Following a debilitating and historic loss that put in check any talk of another Super Bowl trip, the Green Bay Packers can quickly reclaim their status as the class of the NFC by knocking off the undefeated Carolina Panthers in Week 9’s road matchup.
Three weeks ago the Packers were a perfect 5-0 after pulling out a two-touchdown victory over a tough St. Louis Rams' defense and stood as 3/1 favorites to win their first Super since 2010. But following last week’s harrowing 29-10 letdown to Denver the Packers have slipped behind New England to 11/2 odds, according to VegasInsider.com. The Packers are still 2/1 favorites to come out of NFC, and somewhat comfortably ahead of Arizona Cardinals (5/2).
Green Bay entered their Week 7 bye as one of the NFL’s handful of undefeated squads, and even though they hadn’t really beaten any team of consequence, the timing for the one-week layover seemed perfect before the trip to face the Broncos.
Injured Packers like running backs James Starks and Eddie Lacy, receivers Davante Adams and Ty Montgomery, and even top defenders like linebacker Nick Perry and rookie defensive back Damarious Randall would all have extra time to lick their wounds and prep for a stampeding Broncos squad.
Instead, the Packers were handed not only their first loss of the season, but one that will go down as one of the worst in the era of head coach Mike McCarthy and quarterback Aaron Rodgers.
With his receivers struggling to get open against a harrowing Broncos secondary, Rodgers was limited to only 77 passing yards and was held without a touchdown for just the 10th time in 110 career starts as Green Bay notched a season-low 10 points and went 2-for-8 on third down.
But the way the Packers are talking, the loss shouldn’t fall on Rodgers or any one player, instead it served as a wake-up call that they needed to play better against the NFL’s elite.
"When you get hit in the mouth, there's a lot of people you can point fingers at," receiver James Jones said to the Milwaukee Journal-Sentinel. "You can point it at the quarterback, you can point it at the receivers, you can point it at the [offensive] line, but we all watched the film today.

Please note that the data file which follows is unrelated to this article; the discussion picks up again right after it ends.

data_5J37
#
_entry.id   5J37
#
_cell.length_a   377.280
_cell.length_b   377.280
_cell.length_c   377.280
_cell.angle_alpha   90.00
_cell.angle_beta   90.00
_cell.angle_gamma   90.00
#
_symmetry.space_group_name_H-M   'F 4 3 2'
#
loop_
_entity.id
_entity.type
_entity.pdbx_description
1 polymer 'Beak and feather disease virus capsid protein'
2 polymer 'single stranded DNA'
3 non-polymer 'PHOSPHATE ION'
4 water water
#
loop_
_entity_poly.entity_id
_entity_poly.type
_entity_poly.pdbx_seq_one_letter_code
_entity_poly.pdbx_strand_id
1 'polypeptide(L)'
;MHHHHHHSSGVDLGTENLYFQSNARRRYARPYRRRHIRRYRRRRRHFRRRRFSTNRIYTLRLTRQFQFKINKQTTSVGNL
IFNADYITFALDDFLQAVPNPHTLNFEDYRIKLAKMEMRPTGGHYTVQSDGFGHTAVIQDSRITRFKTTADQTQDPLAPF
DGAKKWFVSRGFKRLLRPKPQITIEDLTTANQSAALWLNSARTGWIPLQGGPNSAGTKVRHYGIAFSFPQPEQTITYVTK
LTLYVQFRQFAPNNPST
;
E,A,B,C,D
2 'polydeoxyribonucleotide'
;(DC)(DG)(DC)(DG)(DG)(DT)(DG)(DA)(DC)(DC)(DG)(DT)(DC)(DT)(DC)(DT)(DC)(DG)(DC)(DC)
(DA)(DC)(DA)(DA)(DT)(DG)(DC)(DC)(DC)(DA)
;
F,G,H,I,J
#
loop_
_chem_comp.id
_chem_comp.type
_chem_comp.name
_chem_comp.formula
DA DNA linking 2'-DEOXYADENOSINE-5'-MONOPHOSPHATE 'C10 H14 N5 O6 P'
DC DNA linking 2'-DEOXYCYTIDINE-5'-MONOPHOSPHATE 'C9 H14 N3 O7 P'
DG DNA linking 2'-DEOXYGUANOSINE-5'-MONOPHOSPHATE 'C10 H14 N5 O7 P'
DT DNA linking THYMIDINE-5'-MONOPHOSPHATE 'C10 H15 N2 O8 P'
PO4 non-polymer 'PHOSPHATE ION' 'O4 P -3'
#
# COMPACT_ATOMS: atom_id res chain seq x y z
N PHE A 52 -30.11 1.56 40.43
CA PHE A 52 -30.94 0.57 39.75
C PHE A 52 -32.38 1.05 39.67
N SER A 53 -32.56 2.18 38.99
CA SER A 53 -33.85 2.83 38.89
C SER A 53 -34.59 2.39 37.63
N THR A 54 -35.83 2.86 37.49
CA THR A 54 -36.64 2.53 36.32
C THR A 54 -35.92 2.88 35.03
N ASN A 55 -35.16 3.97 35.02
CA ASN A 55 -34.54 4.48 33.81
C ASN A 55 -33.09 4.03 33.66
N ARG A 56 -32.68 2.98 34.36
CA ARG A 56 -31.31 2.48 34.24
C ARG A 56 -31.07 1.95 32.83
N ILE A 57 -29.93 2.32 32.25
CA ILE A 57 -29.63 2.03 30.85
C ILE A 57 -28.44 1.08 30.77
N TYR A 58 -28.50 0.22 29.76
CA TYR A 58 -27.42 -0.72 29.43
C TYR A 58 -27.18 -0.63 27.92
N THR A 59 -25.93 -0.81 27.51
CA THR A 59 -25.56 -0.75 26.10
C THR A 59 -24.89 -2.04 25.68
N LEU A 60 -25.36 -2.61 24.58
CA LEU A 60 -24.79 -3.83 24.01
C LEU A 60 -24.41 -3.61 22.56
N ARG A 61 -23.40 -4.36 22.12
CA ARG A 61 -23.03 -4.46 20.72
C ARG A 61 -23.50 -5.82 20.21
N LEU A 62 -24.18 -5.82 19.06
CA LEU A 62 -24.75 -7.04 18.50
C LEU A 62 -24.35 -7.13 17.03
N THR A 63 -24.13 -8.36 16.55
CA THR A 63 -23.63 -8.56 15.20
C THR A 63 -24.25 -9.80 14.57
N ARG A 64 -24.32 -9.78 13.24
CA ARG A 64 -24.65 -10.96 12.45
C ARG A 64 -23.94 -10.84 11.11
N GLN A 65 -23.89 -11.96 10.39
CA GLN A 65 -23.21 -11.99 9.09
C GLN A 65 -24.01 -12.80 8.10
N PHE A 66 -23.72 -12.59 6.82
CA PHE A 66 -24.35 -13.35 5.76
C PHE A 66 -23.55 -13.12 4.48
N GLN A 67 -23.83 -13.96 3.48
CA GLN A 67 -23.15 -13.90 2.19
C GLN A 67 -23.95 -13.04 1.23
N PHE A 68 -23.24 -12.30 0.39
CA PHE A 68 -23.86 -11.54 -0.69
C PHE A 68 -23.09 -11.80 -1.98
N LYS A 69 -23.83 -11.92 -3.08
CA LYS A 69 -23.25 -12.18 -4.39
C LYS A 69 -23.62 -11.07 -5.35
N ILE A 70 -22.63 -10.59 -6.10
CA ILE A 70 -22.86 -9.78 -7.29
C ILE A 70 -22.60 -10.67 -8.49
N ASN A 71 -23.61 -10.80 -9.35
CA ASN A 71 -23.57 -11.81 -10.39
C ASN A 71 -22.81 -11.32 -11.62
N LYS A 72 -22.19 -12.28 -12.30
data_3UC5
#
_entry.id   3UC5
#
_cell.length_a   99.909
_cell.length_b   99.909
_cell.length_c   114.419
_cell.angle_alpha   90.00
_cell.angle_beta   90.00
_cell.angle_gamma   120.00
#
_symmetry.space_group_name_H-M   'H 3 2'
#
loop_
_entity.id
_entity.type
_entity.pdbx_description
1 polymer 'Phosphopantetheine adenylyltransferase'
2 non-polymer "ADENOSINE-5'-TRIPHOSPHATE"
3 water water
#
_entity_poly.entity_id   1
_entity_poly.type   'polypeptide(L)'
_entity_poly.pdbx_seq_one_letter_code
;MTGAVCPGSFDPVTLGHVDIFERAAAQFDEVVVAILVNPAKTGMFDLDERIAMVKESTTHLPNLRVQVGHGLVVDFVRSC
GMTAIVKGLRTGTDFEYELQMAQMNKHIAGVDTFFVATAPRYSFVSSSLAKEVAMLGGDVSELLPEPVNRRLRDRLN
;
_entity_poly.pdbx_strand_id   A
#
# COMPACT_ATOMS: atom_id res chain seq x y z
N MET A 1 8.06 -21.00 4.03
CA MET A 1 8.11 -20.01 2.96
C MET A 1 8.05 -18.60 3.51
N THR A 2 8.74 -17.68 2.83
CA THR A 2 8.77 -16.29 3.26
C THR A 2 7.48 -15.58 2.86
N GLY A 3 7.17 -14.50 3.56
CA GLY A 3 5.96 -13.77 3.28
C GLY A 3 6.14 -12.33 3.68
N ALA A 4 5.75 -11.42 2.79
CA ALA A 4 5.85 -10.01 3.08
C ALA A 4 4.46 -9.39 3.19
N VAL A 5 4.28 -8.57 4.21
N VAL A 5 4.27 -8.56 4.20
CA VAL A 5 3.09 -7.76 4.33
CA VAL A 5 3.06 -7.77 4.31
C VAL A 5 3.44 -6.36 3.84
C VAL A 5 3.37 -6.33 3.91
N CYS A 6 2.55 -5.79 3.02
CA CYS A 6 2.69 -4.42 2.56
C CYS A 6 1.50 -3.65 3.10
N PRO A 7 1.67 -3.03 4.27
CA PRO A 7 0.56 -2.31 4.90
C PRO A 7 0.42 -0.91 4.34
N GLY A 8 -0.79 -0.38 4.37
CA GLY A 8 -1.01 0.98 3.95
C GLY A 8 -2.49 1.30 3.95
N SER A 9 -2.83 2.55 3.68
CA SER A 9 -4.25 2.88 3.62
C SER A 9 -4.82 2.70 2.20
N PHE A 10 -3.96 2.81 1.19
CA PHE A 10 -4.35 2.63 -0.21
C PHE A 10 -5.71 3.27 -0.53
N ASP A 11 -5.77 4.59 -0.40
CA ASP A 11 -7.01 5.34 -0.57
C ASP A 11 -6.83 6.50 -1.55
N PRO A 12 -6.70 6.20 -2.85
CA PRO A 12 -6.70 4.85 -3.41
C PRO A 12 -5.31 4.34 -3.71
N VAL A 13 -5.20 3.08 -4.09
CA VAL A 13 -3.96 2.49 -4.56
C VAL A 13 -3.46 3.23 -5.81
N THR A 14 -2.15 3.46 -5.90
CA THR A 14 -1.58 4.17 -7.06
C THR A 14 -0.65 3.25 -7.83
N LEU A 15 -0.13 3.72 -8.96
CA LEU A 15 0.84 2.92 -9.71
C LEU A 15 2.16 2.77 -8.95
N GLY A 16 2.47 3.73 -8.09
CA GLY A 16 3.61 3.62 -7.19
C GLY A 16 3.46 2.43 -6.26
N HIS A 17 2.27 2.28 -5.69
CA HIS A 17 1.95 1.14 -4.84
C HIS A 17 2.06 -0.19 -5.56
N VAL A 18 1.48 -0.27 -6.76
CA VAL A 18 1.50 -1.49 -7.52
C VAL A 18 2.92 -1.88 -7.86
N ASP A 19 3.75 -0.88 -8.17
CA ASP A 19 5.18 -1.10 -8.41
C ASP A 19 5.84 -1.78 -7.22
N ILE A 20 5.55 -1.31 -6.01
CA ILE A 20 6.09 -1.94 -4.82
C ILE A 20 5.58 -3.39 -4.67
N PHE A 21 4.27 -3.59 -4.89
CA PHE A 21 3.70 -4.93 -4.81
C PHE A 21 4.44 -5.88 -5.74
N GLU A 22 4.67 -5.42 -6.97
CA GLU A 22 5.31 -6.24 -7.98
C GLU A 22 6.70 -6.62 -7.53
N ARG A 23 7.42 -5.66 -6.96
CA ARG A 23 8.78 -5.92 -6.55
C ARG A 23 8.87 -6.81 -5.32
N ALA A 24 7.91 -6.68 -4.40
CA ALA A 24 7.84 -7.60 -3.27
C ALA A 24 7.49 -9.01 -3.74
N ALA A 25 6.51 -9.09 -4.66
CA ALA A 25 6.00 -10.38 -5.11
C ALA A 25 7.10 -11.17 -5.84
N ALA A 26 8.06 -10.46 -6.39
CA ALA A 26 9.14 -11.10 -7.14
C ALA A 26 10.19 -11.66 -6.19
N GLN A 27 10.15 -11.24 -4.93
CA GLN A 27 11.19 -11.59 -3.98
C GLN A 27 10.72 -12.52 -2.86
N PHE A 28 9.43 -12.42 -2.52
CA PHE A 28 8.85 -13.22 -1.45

"We know that we all played some bad football on Sunday. We know that we've got to get better, and everybody's got to get better individually. Work on what you need to get better at, but it was a team butt kicking. No way around it."
Superficially, a victory over the Panthers might not seem so important to Lambeau’s faithful, especially when one considers none of Carolina’s seven wins have come against teams that presently own winning records. But the Panthers secondary is No. 5 in the league with 229 yards allowed per game and they’ve forced 12 interceptions out of such elite passers as Drew Brees and Andrew Luck, while treating Seattle’s Russell Wilson like a pinball for four sacks just three weeks ago.
And while the Panthers gave up a huge, 17-point fourth-quarter lead to Indianapolis and their pass rush looked gassed late in the game, they’re still tied for ninth in the league with 20 sacks and Rodgers has taken 14 sacks so far this season.
But Green Bay likely looks at their first real battle for NFC supremacy, one that could very well decide one of the top two seeds in the postseason and home-field advantage, as the next step to overcoming a checkered second-half schedule.
In the first six weeks of the season, like Carolina, the Packers didn’t exactly fend off the NFL’s best. Green Bay’s six wins came against squads that currently own a combined 17-29 record through eight weeks. Throw in the still-perfect 7-0 Broncos, and Green Bay’s opponents are just 24-29 this year, and only one other opponent (4-3 St. Louis) is currently above .500. The rest of the pack are either one or two games behind.
The remaining schedule at first doesn’t appear too daunting, but late in the season the Packers will face significant challenges.
After Carolina, Green Bay plays four straight in the division, two against the Detroit Lions (1-7), one against the Chicago Bears (2-5), who they already beat by eight points in the season opener, and then an emerging Minnesota Viking (5-2) squad.
Assuming Rodgers and Co. can ease past the Lions and Bears, the Vikings represent the only major hindrance to Green Bay’s goal of a fifth straight division title.
But the final four games of the season will determine whether or not Green Bay has some sort of home-field advantage or momentum in the postseason. The Packers will host the recovering Dallas Cowboys (2-5), then hit the road for two straight against a surprisingly effective Oakland Raiders (4-3) squad, followed by the burgeoning Cardinals (6-2). The season finale at Lambeau against the Vikings could be crucial.
It’s a harrowing gauntlet the Packers must run, but come the postseason they might look back on the loss to Denver as the season’s true turning point.